While the young children are heartbreaking, you are contributing to the problem rather than helping when you give money. Many children are kidnapped, mistreated, and exploited by 'bosses' who force them to beg. If you give, the whole vicious circle continues to be profitable to those on top and will never end.
Even giving out pens or trinkets can encourage children to beg for items from foreign tourists. It's best to lend your support through established charities, volunteering, and NGOs.
- Find ethical and sustainable ways to help by first understanding responsible travel in Asia.
The rules of saving face loosely apply in India as well. Strive to never lose your cool in public, you'll likely make matters worse for yourself rather than solving whatever discrepancy you encountered.
With well over a billion people squeezed into the subcontinent, you'll have to get used to crowds of people. Don't be surprised when people often bump and shove their way through a queue, if there is one at all! Hold your ground and be polite -- but not too polite -- or you may never get service.
Patience is the key, particularly when dealing with the overwhelming bureaucracy prevalent from the time you begin your Indian visa application. Remember to smile even when it's difficult to do so and that you are the visitor.
India Travel Tips for Female Travelers
Female travelers often receive a lot of extra attention from men in India. Sometimes boundaries are pushed beyond staring and flirting with shameless groping and touching.
You can reduce some of the unwanted attention by dressing extremely conservatively. Avoid tight-fitting clothes; consider wearing ankle-length skirts and covering the shoulders. The beautiful local shawls sold everywhere are an excellent investment.
Some ways to avoid harassment:
- Dress down.
- Avoid physical contact -- even shaking hands.
- Some female travelers get groped when posing for pictures with men.
- Realize that even small gestures of friendship could be taken the wrong way.
- Chaotic Indian festivals such as the Holi Festival are often used as opportunities for grabbing women.
- Consider staying somewhere else if you are the only guest in a guesthouse.
- Avoid being alone with wandering saddhus (holy men) or self-declared gurus.
- Try to sit next to other women on public transportation, particularly on night buses.
- Avoid wandering around town alone at night.
- The staff in budget hotels can be bold; always keep your door locked while inside.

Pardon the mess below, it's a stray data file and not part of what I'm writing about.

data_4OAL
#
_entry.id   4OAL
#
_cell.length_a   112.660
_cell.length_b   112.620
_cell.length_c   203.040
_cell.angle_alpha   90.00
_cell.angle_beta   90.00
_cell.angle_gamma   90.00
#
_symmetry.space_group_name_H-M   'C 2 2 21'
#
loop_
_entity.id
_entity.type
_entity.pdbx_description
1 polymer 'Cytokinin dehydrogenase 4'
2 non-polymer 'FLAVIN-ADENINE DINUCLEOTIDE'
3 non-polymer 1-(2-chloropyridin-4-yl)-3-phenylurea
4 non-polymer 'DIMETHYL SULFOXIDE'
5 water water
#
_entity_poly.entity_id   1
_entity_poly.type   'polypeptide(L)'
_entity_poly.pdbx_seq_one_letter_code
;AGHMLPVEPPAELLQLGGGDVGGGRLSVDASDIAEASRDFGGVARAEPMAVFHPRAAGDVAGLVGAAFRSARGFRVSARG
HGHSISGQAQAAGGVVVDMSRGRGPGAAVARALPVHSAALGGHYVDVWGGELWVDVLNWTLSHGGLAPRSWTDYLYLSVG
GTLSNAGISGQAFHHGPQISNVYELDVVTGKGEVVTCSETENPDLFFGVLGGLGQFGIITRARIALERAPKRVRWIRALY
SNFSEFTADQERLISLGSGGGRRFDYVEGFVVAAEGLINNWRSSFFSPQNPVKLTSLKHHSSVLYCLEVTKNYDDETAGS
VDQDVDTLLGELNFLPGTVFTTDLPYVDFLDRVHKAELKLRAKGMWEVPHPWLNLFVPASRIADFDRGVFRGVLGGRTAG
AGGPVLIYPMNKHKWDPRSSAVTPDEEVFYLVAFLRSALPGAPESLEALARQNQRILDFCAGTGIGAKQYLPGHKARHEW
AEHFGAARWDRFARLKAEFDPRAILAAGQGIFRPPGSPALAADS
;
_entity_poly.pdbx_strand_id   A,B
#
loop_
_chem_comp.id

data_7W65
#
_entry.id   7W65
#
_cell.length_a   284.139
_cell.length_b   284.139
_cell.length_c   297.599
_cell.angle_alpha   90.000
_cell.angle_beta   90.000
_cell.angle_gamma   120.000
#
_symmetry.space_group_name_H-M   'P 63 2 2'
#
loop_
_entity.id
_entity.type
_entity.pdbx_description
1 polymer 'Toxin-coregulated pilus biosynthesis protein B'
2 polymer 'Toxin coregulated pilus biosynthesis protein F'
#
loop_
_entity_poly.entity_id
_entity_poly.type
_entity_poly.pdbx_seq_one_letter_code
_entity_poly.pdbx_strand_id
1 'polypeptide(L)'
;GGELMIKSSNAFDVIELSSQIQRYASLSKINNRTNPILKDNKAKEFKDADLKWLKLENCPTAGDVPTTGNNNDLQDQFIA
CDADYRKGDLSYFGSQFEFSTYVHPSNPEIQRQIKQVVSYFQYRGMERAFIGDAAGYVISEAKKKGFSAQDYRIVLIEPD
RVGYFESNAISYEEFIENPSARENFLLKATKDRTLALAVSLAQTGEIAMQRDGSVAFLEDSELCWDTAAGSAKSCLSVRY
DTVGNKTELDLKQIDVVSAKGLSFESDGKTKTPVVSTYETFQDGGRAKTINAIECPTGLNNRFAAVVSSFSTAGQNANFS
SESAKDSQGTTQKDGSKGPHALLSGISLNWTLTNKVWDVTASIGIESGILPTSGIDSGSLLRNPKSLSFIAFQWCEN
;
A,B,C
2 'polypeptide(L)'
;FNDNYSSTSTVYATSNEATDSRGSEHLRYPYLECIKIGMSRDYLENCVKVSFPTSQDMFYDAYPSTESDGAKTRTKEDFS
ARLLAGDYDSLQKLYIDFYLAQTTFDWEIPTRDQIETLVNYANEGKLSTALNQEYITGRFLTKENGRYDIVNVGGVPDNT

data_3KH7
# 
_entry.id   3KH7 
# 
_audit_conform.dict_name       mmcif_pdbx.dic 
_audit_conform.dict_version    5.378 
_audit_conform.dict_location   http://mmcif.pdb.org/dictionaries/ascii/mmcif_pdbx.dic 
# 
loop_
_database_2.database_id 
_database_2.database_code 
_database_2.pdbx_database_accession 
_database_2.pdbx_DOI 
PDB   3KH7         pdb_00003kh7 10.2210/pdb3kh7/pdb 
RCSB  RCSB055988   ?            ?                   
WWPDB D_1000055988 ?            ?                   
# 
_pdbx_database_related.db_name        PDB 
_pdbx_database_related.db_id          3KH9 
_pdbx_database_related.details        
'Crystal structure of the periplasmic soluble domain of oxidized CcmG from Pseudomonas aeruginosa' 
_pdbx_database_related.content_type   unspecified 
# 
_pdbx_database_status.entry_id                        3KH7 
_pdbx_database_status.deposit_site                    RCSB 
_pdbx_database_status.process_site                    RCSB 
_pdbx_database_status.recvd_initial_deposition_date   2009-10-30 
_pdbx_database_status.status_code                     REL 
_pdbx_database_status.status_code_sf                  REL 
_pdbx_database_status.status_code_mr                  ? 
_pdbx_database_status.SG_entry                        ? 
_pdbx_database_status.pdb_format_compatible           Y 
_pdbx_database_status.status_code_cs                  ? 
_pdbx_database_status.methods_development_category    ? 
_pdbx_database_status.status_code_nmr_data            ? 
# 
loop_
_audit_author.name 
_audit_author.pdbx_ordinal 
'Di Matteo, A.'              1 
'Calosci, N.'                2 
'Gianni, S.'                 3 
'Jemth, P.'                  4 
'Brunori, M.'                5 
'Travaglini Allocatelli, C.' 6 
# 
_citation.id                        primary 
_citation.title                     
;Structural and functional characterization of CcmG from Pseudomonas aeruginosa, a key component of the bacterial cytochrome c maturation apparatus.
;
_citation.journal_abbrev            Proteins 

Petty Theft and Scams
Although violent muggings aren't too common, being smart goes a long way. Plan ahead so that you don't have to walk alone at night, keep your valuables close at hand in busy places, and never leave your bag out of reach.
It's often difficult to differentiate between random friendliness or an elaborate scam beginning to take root. In general, be wary of any stranger approaching you in crowded areas, particularly in transportation centers and at the entrance of popular attractions.
Wandering sadhus and babas -- you'll recognize them in robes and carrying their water pots -- are not always genuine. More than a few travelers have fallen victim to fake gurus and holy men who promise to teach spiritual secrets.
Pickpocketing is a problem on public transportation and in crowded city spaces. Don't allow yourself to become too distracted by someone; thieves often work in teams. Count your change carefully in restaurants and shops before you walk out.
Smoking and Drugs in India
You can be fined for smoking on the street or in public throughout India. Smoking is common in guesthouses, hotels, and many restaurants. Look for ashtrays or ask to be sure before you light up.
Although marijuana and hash are smoked openly in many tourist centers such as Manali in Himachal Pradesh, both are still illegal and carry a minimum prison sentence of 10 years. Even if you are not convicted, bureaucracy may delay your case for months or longer. Sting operations target tourists who are then asked for a steep bribe.